Page last updated at 17:52 GMT, Tuesday, 27 March 2012 18:52 UK

Assisted suicide debate: part one

MPs began debate on a backbench business motion on assisted suicide on 27 March 2012.

The motion welcomed the Director of Public Prosecution's Policy to Prosecutors in Respect of Cases of Encouraging or Assisting Suicide, which was published in February 2010.

The 1961 Suicide Act makes it an offence to encourage or assist the suicide or attempted suicide of another person, punishable by up to 14 years in prison.

The Director of Public Prosecutions (DPP) must give consent before an individual can be prosecuted.

Opening the debate, Conservative MP Richard Ottaway, whose motion was supported by 15 MPs from different political parties, acknowledged it is a sensitive area of law which "evokes deep emotions".

Mr Ottaway emphasised that "assisted suicide will remain a criminal offence" and that MPs were not being asked to express a view on voluntary euthanasia - which would entail changing the law on murder - but expressed sympathy for people who may wish to end a loved one's suffering.

Labour MP Dame Joan Ruddock, introducing her amendment inviting the government to consult on whether to put the DPP's guidance on a statutory basis, said: "For myself, I have always known that in compelling circumstances I would assist a loved one to die."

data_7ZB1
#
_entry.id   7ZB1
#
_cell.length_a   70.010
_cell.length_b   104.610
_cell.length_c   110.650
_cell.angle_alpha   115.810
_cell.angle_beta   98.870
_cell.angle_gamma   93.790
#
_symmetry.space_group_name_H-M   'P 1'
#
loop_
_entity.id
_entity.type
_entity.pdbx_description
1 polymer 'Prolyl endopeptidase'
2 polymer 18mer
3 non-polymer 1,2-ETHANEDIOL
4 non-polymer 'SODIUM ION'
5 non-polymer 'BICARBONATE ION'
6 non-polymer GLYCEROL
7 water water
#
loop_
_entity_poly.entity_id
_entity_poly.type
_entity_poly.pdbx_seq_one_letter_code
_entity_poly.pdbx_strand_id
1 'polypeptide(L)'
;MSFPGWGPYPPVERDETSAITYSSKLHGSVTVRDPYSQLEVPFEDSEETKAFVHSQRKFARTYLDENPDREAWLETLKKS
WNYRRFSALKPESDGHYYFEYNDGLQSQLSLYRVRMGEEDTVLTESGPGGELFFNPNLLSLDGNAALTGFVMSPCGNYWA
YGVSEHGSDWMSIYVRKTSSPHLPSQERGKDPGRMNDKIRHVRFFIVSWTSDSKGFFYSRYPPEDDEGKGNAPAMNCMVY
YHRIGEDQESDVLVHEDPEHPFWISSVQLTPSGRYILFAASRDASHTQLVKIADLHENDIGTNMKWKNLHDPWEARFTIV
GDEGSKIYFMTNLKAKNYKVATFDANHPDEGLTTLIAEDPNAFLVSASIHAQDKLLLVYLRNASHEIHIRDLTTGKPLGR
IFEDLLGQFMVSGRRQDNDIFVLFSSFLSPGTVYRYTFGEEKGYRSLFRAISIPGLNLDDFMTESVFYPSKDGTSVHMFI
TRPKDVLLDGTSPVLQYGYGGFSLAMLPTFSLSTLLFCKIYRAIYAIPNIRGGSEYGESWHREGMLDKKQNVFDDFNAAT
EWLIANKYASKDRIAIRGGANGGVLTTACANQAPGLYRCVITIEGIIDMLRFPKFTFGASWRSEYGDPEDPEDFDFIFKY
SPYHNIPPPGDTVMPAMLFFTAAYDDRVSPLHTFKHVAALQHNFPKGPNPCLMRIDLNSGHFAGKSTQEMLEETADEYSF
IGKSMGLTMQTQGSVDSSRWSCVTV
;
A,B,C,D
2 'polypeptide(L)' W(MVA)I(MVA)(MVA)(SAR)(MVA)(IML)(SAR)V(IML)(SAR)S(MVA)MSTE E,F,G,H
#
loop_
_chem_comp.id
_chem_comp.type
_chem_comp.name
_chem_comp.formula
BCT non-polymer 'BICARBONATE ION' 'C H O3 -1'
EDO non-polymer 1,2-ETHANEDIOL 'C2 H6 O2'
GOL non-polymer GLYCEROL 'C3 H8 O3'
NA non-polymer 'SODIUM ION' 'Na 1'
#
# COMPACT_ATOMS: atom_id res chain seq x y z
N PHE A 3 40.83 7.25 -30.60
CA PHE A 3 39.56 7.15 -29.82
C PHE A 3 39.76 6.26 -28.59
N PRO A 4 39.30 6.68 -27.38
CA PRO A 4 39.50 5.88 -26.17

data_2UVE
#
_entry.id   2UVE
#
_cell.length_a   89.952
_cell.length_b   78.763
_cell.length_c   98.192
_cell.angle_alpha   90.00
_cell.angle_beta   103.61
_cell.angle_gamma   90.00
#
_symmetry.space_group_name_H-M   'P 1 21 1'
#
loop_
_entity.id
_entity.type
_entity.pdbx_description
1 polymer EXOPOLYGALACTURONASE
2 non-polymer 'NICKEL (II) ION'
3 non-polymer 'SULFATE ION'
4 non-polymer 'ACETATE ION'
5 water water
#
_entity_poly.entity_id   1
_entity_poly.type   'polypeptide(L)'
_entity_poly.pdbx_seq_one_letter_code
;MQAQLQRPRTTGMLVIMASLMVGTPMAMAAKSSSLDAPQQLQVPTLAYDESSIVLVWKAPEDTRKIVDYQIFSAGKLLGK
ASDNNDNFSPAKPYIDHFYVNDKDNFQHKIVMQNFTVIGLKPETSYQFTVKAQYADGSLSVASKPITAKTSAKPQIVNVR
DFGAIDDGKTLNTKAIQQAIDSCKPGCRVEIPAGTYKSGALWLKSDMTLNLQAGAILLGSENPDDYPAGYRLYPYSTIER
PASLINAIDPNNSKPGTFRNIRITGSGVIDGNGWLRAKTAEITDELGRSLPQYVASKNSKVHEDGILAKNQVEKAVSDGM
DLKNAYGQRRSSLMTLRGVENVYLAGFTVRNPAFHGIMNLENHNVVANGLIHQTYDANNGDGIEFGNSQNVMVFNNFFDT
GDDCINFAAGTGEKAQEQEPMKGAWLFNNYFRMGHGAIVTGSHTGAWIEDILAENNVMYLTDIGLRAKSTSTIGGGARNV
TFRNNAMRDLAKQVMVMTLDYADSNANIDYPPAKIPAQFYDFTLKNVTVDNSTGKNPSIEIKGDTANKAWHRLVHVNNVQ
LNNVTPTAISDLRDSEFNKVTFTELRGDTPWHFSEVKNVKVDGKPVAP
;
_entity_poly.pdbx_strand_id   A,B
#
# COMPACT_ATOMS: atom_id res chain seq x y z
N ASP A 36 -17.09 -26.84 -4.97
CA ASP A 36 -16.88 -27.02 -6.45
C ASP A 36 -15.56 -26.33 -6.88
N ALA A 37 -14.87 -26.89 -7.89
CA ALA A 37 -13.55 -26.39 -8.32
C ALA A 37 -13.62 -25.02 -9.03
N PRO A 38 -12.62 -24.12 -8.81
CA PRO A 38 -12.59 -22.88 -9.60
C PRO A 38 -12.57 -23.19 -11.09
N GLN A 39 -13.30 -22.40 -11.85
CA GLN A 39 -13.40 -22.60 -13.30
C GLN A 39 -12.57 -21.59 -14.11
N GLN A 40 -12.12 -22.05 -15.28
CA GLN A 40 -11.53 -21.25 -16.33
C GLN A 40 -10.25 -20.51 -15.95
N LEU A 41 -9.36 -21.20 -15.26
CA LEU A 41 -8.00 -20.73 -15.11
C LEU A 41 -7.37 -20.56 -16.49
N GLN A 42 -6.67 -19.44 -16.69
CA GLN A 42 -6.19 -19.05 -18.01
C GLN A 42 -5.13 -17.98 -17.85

She added: "That is why I think it is so important the DPP's policy be placed in statute."

For the government, Solicitor General Edward Garnier said he viewed statutory guidelines as a risk to the independence of prosecutors.

Later, Labour MP Frank Field attacked some colleagues, suggesting that there was "a debate that dare not enter its name on the order paper: euthanasia".

He warned MPs would "mislead" themselves and "look foolish" to voters if they allowed themselves to think that the country was entirely populated by loving husbands and wives with their loved ones' best interests at heart.

"Sadly we do not live in the Garden of Eden - we've been expelled," he said.

Conservative MP Edward Leigh argued that "we must never allow old people in this country to feel that they are a burden".

Mr Leigh said he was "opposed to euthanasia in any shape or form" but regarded the guidelines as "a fair compromise".

Another amendment, supported by more than 85 MPs, called for "further development of specialist palliative care and hospice provision".

Watch part two of the debate here .


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